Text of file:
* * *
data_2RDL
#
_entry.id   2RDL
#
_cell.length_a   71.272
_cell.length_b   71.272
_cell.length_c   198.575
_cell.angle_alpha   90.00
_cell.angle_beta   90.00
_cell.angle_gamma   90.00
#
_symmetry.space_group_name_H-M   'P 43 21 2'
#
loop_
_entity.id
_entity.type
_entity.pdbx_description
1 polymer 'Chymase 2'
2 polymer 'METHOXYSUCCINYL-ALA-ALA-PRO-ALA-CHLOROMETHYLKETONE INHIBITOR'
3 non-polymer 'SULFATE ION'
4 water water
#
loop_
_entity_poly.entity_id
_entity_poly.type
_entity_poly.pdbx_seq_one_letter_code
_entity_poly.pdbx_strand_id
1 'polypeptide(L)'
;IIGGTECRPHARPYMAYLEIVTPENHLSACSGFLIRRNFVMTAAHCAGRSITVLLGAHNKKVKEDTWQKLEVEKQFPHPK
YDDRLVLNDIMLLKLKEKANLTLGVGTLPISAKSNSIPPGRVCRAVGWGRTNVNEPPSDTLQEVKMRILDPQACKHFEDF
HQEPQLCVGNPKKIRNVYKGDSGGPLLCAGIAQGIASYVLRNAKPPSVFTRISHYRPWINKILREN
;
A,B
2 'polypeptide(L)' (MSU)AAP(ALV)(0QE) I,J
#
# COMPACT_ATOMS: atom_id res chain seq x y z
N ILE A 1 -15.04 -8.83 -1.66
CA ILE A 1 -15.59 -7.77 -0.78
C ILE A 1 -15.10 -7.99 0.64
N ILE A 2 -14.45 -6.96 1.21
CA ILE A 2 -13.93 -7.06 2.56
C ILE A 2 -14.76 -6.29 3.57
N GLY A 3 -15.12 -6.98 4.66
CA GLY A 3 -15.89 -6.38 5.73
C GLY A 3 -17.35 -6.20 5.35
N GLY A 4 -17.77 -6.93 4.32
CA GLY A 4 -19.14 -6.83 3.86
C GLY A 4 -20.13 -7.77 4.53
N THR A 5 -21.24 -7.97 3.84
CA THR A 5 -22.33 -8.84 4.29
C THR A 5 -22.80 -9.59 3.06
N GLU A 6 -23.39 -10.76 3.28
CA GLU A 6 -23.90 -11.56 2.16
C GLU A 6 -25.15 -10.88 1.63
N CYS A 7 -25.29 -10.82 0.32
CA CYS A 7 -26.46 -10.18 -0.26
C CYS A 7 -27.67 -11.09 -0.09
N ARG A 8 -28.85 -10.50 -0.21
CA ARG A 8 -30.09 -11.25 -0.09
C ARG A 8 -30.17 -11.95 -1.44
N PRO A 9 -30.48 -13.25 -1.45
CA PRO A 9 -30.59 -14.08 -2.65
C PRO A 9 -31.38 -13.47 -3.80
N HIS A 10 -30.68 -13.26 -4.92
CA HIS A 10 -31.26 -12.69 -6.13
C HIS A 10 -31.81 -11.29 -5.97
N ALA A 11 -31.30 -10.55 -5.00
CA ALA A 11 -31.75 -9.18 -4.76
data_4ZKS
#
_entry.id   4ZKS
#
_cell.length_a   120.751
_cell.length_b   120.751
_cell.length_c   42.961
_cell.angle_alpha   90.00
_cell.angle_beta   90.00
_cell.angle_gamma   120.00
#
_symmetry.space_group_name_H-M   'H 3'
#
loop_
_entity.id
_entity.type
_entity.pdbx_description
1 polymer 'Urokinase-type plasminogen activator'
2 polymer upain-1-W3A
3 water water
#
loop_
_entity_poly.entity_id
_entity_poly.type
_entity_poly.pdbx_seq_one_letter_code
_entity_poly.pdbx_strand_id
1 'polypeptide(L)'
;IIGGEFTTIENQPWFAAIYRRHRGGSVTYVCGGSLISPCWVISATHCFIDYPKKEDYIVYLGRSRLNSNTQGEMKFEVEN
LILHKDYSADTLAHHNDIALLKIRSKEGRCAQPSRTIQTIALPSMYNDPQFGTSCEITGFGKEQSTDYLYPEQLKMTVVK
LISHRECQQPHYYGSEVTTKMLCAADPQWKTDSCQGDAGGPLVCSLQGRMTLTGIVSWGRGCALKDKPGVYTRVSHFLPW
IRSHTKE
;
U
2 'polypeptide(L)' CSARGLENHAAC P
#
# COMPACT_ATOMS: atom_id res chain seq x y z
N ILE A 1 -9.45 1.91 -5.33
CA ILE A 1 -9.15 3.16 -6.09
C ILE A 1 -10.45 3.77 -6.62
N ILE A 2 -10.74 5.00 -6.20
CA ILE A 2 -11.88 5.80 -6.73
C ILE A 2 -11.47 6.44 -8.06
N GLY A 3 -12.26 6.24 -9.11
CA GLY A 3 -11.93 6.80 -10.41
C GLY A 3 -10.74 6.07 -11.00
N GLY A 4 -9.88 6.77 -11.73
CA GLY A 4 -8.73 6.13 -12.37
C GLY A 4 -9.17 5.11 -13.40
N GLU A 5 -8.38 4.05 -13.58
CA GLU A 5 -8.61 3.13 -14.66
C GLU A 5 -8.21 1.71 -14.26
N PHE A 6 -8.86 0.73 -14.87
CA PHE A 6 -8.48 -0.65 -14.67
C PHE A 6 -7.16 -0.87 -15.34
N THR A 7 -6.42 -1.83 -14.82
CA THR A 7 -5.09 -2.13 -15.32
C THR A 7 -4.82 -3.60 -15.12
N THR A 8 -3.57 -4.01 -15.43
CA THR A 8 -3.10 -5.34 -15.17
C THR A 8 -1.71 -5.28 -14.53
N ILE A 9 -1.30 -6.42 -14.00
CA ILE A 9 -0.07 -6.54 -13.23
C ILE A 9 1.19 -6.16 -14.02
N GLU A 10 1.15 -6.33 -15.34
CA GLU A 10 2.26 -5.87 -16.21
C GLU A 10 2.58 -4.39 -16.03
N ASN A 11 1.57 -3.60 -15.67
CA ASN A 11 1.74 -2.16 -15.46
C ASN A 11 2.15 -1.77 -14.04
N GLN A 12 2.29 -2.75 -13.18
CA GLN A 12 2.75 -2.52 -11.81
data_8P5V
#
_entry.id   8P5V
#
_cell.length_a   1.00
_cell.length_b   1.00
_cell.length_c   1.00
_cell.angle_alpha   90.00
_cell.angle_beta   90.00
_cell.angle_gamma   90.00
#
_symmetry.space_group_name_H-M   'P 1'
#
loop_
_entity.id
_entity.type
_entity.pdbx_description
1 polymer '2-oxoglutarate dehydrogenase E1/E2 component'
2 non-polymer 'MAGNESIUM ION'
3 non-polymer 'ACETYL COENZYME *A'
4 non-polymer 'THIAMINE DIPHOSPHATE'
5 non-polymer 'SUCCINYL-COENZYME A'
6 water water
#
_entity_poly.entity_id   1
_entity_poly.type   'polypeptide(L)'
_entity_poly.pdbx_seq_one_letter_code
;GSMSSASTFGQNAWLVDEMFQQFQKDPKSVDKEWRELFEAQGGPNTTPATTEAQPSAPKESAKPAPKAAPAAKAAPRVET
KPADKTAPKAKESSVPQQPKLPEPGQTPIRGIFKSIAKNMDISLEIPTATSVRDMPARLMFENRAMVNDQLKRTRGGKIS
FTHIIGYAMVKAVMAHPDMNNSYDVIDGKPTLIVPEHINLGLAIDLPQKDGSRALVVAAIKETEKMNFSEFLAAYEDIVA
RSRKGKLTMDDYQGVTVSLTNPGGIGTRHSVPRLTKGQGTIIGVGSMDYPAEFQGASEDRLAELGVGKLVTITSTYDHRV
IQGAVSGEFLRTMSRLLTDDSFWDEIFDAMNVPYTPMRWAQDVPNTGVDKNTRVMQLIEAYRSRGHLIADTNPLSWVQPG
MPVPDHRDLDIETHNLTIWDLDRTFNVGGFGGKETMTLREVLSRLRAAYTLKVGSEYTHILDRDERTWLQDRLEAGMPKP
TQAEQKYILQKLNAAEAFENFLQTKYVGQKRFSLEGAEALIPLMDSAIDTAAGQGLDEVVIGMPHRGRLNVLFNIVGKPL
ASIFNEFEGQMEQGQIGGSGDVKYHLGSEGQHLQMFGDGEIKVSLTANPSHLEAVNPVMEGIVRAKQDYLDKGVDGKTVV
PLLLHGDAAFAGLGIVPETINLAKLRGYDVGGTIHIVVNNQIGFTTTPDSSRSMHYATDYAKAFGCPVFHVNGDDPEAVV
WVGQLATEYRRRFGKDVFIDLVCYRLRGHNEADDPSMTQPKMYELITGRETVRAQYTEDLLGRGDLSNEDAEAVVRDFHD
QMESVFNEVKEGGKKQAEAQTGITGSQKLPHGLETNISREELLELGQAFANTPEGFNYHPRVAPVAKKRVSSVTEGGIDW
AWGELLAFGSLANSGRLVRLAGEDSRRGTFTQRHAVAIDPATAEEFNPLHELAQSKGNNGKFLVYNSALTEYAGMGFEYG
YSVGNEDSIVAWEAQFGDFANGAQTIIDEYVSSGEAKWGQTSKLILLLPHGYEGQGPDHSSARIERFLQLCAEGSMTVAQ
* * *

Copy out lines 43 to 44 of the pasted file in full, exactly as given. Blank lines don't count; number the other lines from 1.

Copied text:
N GLY A 3 -15.12 -6.98 4.66
CA GLY A 3 -15.89 -6.38 5.73